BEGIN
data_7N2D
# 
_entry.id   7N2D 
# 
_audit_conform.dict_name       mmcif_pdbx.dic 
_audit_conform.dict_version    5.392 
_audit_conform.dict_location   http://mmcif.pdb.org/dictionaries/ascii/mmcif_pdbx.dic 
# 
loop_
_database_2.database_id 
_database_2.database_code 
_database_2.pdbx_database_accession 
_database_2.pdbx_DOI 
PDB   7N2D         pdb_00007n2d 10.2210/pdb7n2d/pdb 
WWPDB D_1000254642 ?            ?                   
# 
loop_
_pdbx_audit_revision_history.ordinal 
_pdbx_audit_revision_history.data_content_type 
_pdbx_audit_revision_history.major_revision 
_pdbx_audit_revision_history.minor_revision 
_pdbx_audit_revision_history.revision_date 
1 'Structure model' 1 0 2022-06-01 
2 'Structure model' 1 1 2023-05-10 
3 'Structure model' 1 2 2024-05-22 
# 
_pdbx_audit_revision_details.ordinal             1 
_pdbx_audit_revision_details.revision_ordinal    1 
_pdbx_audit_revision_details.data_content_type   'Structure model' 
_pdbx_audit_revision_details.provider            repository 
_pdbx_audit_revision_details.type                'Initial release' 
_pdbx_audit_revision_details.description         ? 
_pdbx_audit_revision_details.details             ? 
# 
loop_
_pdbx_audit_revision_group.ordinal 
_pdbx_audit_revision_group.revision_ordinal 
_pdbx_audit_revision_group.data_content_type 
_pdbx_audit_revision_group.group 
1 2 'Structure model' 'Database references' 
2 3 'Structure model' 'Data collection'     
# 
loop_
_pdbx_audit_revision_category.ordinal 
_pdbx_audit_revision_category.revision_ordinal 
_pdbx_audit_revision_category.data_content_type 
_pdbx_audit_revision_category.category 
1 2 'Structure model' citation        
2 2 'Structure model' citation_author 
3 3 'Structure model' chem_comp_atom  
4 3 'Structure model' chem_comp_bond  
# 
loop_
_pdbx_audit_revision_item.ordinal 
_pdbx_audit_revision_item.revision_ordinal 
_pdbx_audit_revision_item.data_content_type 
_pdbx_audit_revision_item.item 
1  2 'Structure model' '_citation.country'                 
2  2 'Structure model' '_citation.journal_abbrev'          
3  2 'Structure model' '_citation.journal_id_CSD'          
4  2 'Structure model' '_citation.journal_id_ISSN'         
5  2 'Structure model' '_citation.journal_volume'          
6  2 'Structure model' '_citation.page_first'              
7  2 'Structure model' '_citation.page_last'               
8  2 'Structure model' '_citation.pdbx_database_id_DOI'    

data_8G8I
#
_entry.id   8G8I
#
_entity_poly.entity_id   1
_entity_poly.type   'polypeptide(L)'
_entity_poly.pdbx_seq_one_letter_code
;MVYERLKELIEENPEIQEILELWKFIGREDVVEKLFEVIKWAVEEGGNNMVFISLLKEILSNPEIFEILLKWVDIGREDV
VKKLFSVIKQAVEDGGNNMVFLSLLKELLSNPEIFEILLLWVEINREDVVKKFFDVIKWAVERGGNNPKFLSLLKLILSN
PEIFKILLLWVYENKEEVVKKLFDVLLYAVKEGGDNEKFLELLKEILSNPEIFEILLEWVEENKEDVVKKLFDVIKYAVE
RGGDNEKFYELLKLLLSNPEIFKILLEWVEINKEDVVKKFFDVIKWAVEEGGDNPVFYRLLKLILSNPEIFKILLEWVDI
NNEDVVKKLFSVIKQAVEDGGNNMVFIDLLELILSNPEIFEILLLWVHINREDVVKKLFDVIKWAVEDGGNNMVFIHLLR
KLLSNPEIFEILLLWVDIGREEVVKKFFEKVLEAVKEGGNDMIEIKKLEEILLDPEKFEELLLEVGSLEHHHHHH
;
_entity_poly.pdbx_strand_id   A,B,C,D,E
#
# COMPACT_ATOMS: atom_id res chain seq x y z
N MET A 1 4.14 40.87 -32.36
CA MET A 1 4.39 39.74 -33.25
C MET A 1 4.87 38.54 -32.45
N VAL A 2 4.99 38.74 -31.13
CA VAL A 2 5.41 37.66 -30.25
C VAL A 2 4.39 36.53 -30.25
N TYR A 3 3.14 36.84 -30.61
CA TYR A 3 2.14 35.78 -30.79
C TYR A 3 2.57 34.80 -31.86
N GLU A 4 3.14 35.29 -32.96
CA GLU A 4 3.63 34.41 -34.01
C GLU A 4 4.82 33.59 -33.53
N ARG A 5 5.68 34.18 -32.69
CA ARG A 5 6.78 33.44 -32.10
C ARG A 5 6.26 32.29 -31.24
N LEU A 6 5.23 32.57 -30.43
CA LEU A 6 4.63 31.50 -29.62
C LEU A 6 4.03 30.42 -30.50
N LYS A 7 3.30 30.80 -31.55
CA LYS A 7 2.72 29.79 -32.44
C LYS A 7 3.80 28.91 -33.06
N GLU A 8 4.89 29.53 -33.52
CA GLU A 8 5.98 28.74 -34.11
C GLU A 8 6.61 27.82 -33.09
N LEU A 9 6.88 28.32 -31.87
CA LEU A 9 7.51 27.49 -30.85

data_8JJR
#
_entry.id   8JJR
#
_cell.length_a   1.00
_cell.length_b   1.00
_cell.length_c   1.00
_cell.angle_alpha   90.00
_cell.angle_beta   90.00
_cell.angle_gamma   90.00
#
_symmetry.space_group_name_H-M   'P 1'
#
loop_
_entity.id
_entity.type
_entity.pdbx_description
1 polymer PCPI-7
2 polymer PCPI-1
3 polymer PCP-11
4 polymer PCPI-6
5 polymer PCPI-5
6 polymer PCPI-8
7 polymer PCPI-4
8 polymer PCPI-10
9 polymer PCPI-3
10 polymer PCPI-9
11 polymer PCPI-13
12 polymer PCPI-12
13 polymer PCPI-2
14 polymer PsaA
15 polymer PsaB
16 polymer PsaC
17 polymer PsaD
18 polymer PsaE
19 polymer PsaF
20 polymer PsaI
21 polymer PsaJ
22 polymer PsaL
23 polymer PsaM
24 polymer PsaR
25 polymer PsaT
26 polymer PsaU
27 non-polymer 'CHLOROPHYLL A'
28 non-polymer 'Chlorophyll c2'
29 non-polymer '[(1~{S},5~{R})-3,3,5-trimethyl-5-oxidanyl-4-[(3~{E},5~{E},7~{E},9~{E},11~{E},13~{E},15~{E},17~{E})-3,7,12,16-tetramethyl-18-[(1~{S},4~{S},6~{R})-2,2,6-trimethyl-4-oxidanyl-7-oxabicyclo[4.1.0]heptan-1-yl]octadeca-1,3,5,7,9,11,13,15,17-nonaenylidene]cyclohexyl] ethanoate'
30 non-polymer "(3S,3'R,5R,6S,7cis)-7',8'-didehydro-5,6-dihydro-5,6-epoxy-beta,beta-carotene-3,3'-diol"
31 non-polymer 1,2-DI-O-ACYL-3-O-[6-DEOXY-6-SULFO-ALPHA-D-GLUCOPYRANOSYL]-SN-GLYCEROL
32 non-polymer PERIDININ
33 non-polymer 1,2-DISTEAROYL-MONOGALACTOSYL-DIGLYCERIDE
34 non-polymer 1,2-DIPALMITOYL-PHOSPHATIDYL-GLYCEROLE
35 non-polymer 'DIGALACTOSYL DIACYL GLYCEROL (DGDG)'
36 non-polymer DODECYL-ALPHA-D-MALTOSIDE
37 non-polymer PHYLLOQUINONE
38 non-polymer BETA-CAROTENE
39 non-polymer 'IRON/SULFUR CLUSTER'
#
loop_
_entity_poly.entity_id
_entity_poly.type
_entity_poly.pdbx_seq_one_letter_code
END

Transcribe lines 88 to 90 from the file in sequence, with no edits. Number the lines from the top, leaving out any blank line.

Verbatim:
C VAL A 2 4.39 36.53 -30.25
N TYR A 3 3.14 36.84 -30.61
CA TYR A 3 2.14 35.78 -30.79